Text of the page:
Sex and Pregnancy Discrimination
Do you believe your employer terminated you or treated you unfairly on account of your sex, pregnancy, or status as a victim of domestic violence under an order of protection?
Call today for a free consultation -- the Law Office of Jeffrey J. Kmoch may be able to help.
Women deserve equal treatment in the workplace. Employers cannot use a worker's sex, pregnancy, or recent childbirth to deny them equal employment opportunities.
Federal civil rights laws, Title VII of the Civil Rights Act and the Equal Pay Act, along with the Illinois Human Rights Act (IHRA) contain prohibitions on employment discrimination on the basis of sex and pregnancy, including childbirth and related conditions. The IHRA also extends protections from employment discrimination on the basis of an employee’s status as a victim of domestic violence protected under an order of protection issued pursuant to the Illinois Domestic Violence Act.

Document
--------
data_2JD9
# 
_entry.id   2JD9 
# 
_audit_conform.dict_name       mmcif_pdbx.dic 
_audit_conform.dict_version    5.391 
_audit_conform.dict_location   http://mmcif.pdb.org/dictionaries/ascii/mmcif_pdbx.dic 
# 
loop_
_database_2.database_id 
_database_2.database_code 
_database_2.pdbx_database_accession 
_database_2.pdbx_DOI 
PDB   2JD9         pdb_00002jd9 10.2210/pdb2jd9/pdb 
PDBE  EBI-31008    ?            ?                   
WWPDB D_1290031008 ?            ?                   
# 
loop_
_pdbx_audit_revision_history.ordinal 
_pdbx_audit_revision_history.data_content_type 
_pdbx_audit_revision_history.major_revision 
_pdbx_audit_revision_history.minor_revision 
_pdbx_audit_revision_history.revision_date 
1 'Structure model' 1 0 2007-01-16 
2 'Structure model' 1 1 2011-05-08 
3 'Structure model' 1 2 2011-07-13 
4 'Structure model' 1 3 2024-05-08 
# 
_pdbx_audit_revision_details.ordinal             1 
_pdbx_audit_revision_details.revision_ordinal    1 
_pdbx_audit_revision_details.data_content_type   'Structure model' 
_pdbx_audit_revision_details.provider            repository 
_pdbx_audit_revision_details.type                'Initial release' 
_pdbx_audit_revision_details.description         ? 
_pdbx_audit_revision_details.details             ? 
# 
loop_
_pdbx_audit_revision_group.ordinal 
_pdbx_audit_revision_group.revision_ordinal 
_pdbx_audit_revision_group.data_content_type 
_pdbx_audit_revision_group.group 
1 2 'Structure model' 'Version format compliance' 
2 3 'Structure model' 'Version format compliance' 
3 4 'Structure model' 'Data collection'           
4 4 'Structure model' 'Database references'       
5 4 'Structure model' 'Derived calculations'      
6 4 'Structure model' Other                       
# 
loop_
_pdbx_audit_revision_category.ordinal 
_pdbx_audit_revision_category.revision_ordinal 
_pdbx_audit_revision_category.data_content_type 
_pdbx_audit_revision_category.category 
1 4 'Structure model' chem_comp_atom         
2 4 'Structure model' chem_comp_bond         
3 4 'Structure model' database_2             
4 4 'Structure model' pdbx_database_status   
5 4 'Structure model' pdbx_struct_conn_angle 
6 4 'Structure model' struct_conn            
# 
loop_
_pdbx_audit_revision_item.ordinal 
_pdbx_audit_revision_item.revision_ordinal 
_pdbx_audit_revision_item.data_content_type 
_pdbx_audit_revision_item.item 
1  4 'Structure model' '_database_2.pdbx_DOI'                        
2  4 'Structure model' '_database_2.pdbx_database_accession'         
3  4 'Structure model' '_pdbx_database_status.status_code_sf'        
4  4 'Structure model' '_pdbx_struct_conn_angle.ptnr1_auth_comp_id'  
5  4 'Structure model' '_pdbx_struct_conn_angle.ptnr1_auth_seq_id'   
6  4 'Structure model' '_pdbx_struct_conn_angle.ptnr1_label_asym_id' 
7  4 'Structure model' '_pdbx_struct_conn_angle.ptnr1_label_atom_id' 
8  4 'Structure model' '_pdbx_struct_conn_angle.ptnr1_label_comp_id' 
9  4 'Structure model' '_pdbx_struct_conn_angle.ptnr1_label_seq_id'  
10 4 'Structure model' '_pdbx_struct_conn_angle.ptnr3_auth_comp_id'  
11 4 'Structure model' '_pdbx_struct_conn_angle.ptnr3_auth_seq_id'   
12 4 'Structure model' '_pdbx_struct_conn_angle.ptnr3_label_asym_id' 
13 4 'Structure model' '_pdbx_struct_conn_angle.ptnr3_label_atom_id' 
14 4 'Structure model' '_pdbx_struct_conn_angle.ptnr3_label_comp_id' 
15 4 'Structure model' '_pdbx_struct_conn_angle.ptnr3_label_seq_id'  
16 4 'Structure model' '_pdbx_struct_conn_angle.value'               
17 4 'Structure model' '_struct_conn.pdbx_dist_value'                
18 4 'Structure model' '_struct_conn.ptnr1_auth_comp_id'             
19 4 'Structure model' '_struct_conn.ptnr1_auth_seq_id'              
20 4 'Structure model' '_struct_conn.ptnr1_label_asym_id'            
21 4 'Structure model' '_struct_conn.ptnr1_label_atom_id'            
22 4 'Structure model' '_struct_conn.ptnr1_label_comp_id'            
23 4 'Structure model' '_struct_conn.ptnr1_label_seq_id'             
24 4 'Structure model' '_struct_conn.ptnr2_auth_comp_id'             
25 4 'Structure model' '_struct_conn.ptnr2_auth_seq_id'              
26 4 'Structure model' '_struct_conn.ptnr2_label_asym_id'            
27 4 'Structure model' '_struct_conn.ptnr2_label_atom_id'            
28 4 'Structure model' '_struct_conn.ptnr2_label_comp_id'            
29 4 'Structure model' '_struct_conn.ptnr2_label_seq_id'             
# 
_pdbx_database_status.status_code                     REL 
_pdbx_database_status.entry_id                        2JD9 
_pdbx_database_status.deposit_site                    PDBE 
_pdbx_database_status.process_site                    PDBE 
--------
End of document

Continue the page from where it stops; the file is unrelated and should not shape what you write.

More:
In broad terms, employers cannot use your sex, pregnancy, or status as a victim of domestic violence as grounds for adverse employment actions such as termination, harassment, creating a hostile work environment, failure to hire, failure to promote, or compensation discrimination. These statutes also prohibit retaliation against an individual for opposing discriminatory employment practices or for filing a discrimination charge, testifying, or participating in any way in an investigation, proceeding, or litigation under the statutes.
Pregnant employees or those who recently experienced childbirth or pregnancy-related medical conditions should also be aware of laws governing workplace accommodations and protected medical leaves of absence under the Family Medical Leave Act.
Attorney Jeffrey Kmoch has extensive experience litigating and counseling on matters involving sex and pregnancy discrimination. If you believe you have been terminated or mistreated by your employer on the basis of your sex, pregnancy, or status as a victim of domestic violence under an order of protection, call today for a free consultation.
Statutes of limitations and deadlines to file administrative agency charges apply to employment discrimination claims, so time may be of the essence.